Previous Interpretation

You also refer to an April 7, 2006 interpretation letter to Mr. Dick Keller, Director of Business Development for Bruno Independent Living Aids. In that letter, we concluded that, if an FMVSS offers multiple compliance options for manufacturers, it would not violate the make inoperative provision for a modifier to substitute equipment in vehicles certified to one compliance option with equipment enabling vehicles to meet a different option.

We do not believe that letter is applicable to the issue you raise. The standard at issue in the letter to Mr. Keller, FMVSS No. 202, Head Restraints, offered manufacturers three options for compliance with head restraint requirements prior to September 1, 2008, the effective date of a new standard: (1) Complying with the existing NHTSA standard, (2) complying with the upgraded NHTSA standard, or (3) complying with the then current European regulations. Bruno wished to replace seats on vehicles manufactured before September 1, 2008 that complied with the applicable European regulations with seats that met the existing NHTSA standard but not the European regulation. We concluded that the make inoperative provision did not prevent the substitution of seats.

In the case of the upgraded rear impact crash requirements of FMVSS No. 301, the standard did not offer manufacturers multiple options for compliance for vehicles manufactured on or after September 1, 2008. Because the manufacturer of the vehicles did not have multiple compliance options with FMVSS No. 301, a modifier that modifies a vehicle in a manner such that it would not comply with the upgraded standard would violate the make inoperative provision of 49 USC 30122(b).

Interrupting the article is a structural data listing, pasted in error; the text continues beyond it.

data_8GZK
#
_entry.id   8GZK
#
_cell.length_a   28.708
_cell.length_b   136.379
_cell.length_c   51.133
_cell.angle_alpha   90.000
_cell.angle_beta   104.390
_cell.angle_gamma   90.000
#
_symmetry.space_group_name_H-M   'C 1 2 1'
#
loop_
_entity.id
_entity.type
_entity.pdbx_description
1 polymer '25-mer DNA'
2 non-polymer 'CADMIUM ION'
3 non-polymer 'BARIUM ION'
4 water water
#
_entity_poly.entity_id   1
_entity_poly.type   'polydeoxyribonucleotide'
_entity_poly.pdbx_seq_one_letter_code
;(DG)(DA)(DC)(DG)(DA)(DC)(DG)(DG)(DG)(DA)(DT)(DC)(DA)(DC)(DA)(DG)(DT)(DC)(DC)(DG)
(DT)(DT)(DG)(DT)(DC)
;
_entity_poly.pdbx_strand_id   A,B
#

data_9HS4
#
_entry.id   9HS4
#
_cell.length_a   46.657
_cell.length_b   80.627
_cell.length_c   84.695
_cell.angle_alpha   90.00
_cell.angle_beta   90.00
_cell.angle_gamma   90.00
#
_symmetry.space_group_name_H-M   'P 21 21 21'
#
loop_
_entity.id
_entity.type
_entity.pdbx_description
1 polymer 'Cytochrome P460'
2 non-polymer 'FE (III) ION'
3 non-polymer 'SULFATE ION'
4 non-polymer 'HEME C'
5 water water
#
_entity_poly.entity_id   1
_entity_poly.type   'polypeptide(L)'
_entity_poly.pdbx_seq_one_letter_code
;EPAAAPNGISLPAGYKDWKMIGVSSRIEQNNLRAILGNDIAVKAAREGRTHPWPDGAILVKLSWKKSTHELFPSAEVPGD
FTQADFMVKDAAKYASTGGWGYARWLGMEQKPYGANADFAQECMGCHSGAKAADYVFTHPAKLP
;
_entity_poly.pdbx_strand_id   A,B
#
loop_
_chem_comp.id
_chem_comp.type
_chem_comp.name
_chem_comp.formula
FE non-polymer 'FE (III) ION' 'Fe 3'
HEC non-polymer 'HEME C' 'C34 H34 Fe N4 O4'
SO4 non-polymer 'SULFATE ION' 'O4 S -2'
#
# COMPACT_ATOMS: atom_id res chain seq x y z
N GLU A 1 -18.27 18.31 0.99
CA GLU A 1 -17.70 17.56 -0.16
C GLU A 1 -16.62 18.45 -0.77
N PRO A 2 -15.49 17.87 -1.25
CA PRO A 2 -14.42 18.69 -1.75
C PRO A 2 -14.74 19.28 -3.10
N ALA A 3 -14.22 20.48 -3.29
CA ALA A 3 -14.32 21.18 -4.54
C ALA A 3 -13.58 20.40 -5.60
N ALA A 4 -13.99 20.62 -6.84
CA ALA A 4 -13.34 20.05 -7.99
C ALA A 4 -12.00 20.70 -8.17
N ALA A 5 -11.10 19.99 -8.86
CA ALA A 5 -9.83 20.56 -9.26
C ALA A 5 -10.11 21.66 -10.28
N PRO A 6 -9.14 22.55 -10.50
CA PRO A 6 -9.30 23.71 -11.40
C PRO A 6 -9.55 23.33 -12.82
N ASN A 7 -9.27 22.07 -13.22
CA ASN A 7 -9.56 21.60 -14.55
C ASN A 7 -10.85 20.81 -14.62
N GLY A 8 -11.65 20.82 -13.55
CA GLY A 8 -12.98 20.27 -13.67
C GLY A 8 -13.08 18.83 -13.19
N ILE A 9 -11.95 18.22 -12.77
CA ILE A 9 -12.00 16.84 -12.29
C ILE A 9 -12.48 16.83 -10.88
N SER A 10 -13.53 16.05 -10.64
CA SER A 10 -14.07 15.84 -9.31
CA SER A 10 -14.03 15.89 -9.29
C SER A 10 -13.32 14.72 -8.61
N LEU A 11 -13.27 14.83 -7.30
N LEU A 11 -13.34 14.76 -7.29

If you have any further questions, please feel free to contact David Jasinski of my office at (202) 366-2992.

Sincerely yours,

O. Kevin Vincent

Chief Counsel

Ref: FMVSS No.301

7/29/2011



[1] This approach of providing more time for alterers and manufacturers of vehicles produced in more than one stage (multi-stage manufacturers) is now an established practice as of September 1, 2006. As provided by 49 CFR 571.8(b), unless otherwise specified, the date for manufacturer certification of compliance with any standard or amendment to a standard, insofar as its application to intermediate and final-stage manufacturers and alterers is concerned, is one year after the last applicable date for manufacturer certification of compliance (manufacturers of vehicle completed in one stage). See final rule amending 49 CFR part 571, 70 FR 7414, February 14, 2005.

[2] Alterer is defined in 49 CFR 567.3 as: a person who alters by addition, substitution, or removal of components (other than readily attachable components) a certified vehicle before the first purchase of the vehicle other than for resale.

[3] We note that in the February 14, 2005 final rule, NHTSA addressed the concern you raise in your letter. In response to a concern expressed by NMEDA about vehicle modifiers, NHTSA stated that because vehicle modifiers bear no certification responsibility, a change to provide modifiers with an additional year to make modifications would not be made in the context of amending part 571. Further, businesses engaging in operations that may invalidate compliance certification should be held responsible for their actions. 70 FR 7418. This further supports our conclusion not to equate alterers with modifiers.